Each year, dozens of people get lost in the Mountains and become the subjects of search-and-rescue missions. In most cases, people simply wandered off of marked trails and lost their bearings. Losing one’s way in the woods can be an unsettling, frightful experience. If you follow the blazes or cairns, you should have no trouble. But, if you should find you’ve wandered off the path, stop immediately. In many cases, you will find that retracing your footsteps will bring you back to the trail. If not, follow these steps: 
Pay close attention to your surroundings and landmarks and relate this to your location on a map.
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Stay calm if you get lost. Panic is your greatest enemy. If you run wildly around, even for a little while you could lose your sense of direction complete. Try to remember how you got to your present location.
Trust your map and compass (if you have them) and do not walk aimlessly. Use the compass to give you a sense of direction. Think of which way you came, and if that was Northeast, and then recall if you took a turn and what the direction the turn was. If you are calm, you can remember a great many things. If you are on a trail do not leave it.
Start retracing your steps. Leave markers where ever you go, so you can return to where you are. Also, if someone tries to find you, they will look for markers. So make as many as you can, on every turn that you make, and try to mark the direction you are taking. You got off the trail, maybe ten minutes ago, so if you track back more than that time, you know you are on the wrong track.
Remember that if you are not able to retrace your steps, then the best thing is to just stay put, in one place and let the searchers find you. Create a marking so it can be seen by air. Sing loudly or shout help, when you hear others trying to find you. If you have a whistle, blow it or use a blade of grass. Stay in the open so they can find you easily. Do not hide in a cave or under brushes.
Stay put if it is nightfall, if you are injured, or if you are near exhaustion. It is smarter to stay put and try to find your way out in the daylight.
Remember that as a last resort, follow a drainage or stream downhill or downstream. This can be hard going but will often lead to a trail or road. and you will eventually come to civilization.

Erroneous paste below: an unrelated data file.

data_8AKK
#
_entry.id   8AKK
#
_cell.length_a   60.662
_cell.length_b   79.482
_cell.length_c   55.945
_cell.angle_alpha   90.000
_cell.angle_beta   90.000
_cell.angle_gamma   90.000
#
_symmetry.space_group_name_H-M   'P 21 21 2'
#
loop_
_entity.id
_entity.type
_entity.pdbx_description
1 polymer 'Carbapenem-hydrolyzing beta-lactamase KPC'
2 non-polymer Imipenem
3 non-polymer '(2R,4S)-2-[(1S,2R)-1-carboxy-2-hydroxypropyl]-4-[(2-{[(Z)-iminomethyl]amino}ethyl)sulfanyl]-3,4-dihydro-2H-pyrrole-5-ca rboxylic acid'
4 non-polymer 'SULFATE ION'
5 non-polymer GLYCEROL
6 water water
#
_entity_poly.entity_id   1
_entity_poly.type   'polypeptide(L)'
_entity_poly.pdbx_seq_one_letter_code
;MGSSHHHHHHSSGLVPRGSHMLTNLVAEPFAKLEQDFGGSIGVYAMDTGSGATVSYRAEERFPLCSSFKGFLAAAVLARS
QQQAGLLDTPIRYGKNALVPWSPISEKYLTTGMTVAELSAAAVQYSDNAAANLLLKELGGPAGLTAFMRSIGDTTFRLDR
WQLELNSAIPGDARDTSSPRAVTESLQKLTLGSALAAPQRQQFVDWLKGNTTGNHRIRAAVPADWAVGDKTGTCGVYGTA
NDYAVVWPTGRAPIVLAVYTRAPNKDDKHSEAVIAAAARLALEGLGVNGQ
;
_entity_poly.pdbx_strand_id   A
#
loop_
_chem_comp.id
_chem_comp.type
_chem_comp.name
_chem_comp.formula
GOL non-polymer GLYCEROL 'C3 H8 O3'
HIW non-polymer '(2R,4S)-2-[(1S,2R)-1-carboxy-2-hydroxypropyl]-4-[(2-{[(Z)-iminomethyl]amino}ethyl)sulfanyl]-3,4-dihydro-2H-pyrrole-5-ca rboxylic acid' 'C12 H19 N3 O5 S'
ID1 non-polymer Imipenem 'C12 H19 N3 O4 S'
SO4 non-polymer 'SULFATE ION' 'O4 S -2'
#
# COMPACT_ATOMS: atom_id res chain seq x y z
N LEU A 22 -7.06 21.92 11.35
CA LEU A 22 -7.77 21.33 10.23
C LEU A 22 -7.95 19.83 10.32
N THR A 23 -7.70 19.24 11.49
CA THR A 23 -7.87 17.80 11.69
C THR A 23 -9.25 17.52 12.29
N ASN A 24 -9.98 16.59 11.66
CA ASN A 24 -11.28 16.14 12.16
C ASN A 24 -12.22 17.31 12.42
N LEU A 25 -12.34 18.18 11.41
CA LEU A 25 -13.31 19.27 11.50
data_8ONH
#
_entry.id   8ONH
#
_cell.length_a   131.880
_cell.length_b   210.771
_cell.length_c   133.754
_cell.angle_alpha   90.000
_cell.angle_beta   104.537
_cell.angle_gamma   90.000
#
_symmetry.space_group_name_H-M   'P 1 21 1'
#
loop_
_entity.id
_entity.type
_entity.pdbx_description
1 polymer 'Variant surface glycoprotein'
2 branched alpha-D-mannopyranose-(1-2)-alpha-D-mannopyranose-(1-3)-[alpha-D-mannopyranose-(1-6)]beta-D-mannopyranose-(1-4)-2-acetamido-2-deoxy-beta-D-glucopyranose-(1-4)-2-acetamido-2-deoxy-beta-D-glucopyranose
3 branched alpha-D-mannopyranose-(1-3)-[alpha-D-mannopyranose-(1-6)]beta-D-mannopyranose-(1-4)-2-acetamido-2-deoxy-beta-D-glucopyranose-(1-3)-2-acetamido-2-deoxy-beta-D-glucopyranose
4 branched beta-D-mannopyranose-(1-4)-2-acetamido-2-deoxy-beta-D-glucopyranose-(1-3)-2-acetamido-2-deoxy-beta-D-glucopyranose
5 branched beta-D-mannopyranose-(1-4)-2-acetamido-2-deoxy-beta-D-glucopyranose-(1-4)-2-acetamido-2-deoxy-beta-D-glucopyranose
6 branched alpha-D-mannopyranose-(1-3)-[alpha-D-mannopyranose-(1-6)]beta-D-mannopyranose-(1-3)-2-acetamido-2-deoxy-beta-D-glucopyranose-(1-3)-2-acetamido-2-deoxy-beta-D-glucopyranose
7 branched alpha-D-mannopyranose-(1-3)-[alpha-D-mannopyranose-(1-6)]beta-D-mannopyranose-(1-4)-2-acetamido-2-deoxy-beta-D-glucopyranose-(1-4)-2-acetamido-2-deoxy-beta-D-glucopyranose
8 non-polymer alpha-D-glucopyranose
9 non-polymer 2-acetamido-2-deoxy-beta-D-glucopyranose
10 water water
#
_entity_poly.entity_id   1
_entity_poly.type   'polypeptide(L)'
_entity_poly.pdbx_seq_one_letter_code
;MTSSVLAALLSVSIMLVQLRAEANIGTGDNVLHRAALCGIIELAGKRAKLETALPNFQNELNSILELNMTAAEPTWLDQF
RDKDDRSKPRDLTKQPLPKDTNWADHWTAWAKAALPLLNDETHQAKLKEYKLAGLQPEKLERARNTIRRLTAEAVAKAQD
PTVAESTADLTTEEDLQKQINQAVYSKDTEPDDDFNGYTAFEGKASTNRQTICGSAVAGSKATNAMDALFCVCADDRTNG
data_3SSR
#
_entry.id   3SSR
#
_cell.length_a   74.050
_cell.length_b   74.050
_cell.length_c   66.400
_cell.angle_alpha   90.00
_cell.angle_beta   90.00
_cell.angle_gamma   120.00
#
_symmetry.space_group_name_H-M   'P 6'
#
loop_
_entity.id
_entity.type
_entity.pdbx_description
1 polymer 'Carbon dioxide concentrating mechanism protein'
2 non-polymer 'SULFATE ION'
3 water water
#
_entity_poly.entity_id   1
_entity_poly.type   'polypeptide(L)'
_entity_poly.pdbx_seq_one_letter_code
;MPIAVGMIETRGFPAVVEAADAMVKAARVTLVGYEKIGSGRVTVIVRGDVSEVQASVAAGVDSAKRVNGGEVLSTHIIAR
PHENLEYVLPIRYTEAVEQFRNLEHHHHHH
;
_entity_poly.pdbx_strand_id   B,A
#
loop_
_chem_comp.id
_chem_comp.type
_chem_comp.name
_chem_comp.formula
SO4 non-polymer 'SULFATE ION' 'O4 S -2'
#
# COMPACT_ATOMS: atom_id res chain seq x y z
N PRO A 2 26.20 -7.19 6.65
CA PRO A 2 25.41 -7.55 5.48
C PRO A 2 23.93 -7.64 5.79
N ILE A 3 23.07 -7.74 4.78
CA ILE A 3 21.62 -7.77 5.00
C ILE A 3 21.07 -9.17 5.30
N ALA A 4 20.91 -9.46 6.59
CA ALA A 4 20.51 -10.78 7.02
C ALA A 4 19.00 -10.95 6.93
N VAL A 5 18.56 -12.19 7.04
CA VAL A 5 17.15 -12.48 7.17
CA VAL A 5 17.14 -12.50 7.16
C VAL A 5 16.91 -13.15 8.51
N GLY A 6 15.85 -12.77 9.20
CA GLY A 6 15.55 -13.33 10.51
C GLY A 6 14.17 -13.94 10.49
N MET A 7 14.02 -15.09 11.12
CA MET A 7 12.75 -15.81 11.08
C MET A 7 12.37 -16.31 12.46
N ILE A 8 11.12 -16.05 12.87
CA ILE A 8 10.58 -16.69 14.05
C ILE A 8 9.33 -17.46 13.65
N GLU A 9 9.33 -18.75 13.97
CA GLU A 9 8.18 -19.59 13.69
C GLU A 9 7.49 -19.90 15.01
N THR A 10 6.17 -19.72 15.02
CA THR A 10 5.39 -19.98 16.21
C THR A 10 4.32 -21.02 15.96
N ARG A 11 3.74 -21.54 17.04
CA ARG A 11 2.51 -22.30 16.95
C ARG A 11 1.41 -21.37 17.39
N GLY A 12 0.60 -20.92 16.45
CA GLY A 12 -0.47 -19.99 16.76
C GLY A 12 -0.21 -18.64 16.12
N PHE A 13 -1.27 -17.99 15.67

Never leave for any camping trip unless you tell a friend, or a family member, or both where exactly you are going, and what trail you will be taking. Someone should be told so that if you get lost, and are not back at the day or time specified they know where to look for you.
When dealing with bears, it is important to distinguish between black and brown, as the strategy for one is the opposite of the other. If a brown bear is charging at you, you should lay down, facing the ground. Cover the back of your neck with your hands, leave your pack on to cover your back, and spread your legs slightly to make yourself more difficult to flip over. Black bears, however, should be driven off with noise and movement.
Jump up and down, shout, beat the bushes, and frighten the animal away. The sole exception to this is if you have encountered a mother with cub, in which case you should back slowly away.
If you find wildlife that looks like it wants to make you dinner, stay calm. Try to slowly get away and listen closely for movement. Do not attempt to run. Most predators will instinctively chase fleeing prey.
Always keep to the trail, never wander off. This will keep you from getting lost in the first place.
Make sure you bring plenty of matches or a lighter. Along with this bring even more water than you expect to drink. This is not for the daily drinking, but more for being prepared if you get lost. Drink to rehydrate – rationing small sips of water will moisten your mouth, but will not keep you alive. A good rule of thumb is to drink no less than 4 ounces of water at a time.